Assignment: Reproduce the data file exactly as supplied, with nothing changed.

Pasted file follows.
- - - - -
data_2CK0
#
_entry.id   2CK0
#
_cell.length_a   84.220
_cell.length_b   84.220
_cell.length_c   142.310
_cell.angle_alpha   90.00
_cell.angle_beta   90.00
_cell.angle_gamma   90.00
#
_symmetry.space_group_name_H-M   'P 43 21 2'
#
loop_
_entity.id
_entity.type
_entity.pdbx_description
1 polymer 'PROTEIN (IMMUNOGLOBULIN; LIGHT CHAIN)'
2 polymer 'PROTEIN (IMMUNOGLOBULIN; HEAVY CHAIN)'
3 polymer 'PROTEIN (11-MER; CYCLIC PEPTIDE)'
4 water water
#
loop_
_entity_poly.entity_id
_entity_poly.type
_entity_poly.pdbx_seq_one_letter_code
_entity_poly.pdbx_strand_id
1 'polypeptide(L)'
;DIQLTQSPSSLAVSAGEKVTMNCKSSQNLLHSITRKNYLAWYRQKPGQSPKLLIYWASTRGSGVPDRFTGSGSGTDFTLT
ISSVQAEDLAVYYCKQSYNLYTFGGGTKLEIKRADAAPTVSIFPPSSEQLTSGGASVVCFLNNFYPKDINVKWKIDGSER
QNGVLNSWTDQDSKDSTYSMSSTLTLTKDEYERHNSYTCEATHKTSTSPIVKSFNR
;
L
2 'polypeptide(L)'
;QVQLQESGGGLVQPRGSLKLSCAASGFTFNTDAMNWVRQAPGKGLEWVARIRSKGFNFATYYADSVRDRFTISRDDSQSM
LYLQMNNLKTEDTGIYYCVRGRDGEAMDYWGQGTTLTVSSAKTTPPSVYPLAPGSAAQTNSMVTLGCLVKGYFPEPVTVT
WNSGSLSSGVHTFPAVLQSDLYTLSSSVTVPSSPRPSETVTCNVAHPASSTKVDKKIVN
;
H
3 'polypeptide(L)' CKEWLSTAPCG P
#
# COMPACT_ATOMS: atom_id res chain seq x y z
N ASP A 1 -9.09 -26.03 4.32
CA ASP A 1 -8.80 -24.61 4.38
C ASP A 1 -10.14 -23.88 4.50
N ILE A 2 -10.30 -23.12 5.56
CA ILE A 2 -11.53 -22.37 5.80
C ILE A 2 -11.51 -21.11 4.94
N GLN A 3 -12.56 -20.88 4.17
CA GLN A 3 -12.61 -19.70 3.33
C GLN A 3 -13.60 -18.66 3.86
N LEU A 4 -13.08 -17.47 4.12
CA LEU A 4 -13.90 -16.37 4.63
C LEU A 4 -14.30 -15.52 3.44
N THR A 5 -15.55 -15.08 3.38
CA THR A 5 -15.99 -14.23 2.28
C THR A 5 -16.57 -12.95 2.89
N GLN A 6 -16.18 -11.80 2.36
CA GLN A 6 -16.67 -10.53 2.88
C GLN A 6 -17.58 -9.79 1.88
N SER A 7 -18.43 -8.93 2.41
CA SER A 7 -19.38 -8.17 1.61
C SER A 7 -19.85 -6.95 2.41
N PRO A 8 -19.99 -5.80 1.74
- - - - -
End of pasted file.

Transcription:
data_2CK0
#
_entry.id   2CK0
#
_cell.length_a   84.220
_cell.length_b   84.220
_cell.length_c   142.310
_cell.angle_alpha   90.00
_cell.angle_beta   90.00
_cell.angle_gamma   90.00
#
_symmetry.space_group_name_H-M   'P 43 21 2'
#
loop_
_entity.id
_entity.type
_entity.pdbx_description
1 polymer 'PROTEIN (IMMUNOGLOBULIN; LIGHT CHAIN)'
2 polymer 'PROTEIN (IMMUNOGLOBULIN; HEAVY CHAIN)'
3 polymer 'PROTEIN (11-MER; CYCLIC PEPTIDE)'
4 water water
#
loop_
_entity_poly.entity_id
_entity_poly.type
_entity_poly.pdbx_seq_one_letter_code
_entity_poly.pdbx_strand_id
1 'polypeptide(L)'
;DIQLTQSPSSLAVSAGEKVTMNCKSSQNLLHSITRKNYLAWYRQKPGQSPKLLIYWASTRGSGVPDRFTGSGSGTDFTLT
ISSVQAEDLAVYYCKQSYNLYTFGGGTKLEIKRADAAPTVSIFPPSSEQLTSGGASVVCFLNNFYPKDINVKWKIDGSER
QNGVLNSWTDQDSKDSTYSMSSTLTLTKDEYERHNSYTCEATHKTSTSPIVKSFNR
;
L
2 'polypeptide(L)'
;QVQLQESGGGLVQPRGSLKLSCAASGFTFNTDAMNWVRQAPGKGLEWVARIRSKGFNFATYYADSVRDRFTISRDDSQSM
LYLQMNNLKTEDTGIYYCVRGRDGEAMDYWGQGTTLTVSSAKTTPPSVYPLAPGSAAQTNSMVTLGCLVKGYFPEPVTVT
WNSGSLSSGVHTFPAVLQSDLYTLSSSVTVPSSPRPSETVTCNVAHPASSTKVDKKIVN
;
H
3 'polypeptide(L)' CKEWLSTAPCG P
#
# COMPACT_ATOMS: atom_id res chain seq x y z
N ASP A 1 -9.09 -26.03 4.32
CA ASP A 1 -8.80 -24.61 4.38
C ASP A 1 -10.14 -23.88 4.50
N ILE A 2 -10.30 -23.12 5.56
CA ILE A 2 -11.53 -22.37 5.80
C ILE A 2 -11.51 -21.11 4.94
N GLN A 3 -12.56 -20.88 4.17
CA GLN A 3 -12.61 -19.70 3.33
C GLN A 3 -13.60 -18.66 3.86
N LEU A 4 -13.08 -17.47 4.12
CA LEU A 4 -13.90 -16.37 4.63
C LEU A 4 -14.30 -15.52 3.44
N THR A 5 -15.55 -15.08 3.38
CA THR A 5 -15.99 -14.23 2.28
C THR A 5 -16.57 -12.95 2.89
N GLN A 6 -16.18 -11.80 2.36
CA GLN A 6 -16.67 -10.53 2.88
C GLN A 6 -17.58 -9.79 1.88
N SER A 7 -18.43 -8.93 2.41
CA SER A 7 -19.38 -8.17 1.61
C SER A 7 -19.85 -6.95 2.41
N PRO A 8 -19.99 -5.80 1.74